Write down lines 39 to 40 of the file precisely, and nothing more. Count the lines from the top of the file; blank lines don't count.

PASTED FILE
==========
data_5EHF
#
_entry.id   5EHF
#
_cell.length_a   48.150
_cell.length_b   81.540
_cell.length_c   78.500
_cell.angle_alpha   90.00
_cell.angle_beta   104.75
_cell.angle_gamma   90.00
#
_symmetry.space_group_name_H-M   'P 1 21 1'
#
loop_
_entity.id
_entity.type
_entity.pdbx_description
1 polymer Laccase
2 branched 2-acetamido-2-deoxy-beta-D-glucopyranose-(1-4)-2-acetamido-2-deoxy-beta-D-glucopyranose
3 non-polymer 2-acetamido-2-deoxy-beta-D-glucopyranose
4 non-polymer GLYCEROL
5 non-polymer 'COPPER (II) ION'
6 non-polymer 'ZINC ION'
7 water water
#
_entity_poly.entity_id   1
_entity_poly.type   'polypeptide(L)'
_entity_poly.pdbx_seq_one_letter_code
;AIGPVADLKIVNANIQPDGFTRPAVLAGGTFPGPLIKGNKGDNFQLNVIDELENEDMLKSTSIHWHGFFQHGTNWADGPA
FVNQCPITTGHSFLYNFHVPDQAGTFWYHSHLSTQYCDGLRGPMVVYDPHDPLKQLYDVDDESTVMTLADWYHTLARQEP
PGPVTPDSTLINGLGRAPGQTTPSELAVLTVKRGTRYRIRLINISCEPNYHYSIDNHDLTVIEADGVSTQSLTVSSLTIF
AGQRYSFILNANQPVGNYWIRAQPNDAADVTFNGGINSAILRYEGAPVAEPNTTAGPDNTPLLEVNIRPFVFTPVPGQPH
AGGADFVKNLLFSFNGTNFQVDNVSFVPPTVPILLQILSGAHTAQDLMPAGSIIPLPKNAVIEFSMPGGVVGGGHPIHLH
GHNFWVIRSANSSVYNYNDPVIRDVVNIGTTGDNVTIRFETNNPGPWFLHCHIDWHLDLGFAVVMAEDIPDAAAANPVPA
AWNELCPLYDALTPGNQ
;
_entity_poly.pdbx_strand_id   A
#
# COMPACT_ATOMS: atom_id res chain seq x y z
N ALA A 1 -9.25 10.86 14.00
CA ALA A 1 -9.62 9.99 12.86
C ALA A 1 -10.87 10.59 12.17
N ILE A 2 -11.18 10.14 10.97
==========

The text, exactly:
# COMPACT_ATOMS: atom_id res chain seq x y z
N ALA A 1 -9.25 10.86 14.00